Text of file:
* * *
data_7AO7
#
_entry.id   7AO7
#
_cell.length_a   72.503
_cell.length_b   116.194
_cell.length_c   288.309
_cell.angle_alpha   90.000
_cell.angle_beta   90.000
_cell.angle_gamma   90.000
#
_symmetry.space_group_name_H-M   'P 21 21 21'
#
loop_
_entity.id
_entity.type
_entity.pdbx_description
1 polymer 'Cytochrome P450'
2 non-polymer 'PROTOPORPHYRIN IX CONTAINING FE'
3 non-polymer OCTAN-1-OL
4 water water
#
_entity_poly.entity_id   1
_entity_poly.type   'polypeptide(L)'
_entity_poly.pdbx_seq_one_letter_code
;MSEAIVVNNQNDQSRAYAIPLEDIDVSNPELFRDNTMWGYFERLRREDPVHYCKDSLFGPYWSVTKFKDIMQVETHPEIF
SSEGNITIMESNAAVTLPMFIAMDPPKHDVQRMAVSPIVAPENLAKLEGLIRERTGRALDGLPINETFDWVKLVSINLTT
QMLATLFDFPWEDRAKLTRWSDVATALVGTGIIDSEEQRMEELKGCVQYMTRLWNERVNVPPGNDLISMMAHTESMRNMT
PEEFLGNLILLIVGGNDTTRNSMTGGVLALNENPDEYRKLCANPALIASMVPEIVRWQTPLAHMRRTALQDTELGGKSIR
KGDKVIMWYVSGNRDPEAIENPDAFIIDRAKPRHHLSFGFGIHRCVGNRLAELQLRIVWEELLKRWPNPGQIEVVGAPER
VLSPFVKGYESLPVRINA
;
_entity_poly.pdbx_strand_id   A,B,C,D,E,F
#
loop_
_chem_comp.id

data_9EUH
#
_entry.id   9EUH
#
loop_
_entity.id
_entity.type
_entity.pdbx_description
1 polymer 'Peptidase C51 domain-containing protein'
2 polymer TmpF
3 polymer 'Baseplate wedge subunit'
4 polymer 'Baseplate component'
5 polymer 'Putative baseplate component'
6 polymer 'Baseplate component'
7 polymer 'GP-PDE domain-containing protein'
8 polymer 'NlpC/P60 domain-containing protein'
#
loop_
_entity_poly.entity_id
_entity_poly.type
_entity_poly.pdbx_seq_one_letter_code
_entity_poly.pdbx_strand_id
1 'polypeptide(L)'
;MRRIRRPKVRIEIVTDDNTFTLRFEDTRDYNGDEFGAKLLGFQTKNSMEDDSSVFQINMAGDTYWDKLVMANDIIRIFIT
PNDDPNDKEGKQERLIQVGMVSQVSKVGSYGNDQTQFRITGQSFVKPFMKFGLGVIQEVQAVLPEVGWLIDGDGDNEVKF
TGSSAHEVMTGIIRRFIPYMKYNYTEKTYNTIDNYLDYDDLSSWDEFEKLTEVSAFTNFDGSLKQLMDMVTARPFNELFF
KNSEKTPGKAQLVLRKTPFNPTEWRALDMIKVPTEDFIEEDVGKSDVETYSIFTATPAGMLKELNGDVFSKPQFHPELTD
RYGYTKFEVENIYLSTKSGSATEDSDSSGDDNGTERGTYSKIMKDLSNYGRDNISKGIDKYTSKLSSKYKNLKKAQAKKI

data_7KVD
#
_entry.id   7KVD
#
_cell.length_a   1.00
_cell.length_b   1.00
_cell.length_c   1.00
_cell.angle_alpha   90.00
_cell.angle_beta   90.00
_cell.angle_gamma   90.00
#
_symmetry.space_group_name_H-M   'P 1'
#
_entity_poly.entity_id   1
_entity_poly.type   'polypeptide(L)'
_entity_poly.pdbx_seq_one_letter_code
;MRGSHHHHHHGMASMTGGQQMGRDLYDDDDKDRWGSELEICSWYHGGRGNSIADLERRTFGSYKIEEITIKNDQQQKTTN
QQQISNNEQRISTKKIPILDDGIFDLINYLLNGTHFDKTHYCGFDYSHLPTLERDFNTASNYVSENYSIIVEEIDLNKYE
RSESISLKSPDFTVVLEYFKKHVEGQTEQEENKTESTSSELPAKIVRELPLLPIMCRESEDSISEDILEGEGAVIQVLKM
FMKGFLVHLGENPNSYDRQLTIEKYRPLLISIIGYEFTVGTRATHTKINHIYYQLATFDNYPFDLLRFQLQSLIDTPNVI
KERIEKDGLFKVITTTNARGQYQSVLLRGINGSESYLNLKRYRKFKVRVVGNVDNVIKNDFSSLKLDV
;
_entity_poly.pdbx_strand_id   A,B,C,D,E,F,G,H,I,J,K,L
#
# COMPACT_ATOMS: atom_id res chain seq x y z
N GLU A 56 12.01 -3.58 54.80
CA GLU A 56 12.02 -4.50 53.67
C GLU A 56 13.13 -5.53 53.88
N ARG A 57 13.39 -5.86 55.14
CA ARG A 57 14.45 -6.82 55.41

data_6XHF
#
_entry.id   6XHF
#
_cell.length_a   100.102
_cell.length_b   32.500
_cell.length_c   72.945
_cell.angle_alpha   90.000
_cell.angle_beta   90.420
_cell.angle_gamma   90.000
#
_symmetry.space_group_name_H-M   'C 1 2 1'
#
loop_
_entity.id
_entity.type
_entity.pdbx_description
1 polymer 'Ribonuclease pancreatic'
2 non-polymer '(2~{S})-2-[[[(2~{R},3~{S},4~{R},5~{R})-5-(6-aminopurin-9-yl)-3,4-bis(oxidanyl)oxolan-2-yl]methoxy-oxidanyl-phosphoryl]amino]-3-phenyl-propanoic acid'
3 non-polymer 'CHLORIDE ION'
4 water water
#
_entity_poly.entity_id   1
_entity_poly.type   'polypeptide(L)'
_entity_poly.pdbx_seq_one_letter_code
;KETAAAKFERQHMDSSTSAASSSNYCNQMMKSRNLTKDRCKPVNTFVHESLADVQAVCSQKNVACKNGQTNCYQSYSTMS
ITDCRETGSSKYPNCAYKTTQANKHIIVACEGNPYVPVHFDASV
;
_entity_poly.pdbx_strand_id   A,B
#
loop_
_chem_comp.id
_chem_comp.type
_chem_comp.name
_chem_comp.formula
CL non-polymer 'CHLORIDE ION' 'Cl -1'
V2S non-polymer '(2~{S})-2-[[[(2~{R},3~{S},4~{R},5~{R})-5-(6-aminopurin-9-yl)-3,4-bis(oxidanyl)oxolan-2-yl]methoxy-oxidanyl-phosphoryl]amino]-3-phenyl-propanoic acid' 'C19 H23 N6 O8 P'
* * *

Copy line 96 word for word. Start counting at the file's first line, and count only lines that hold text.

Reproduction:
#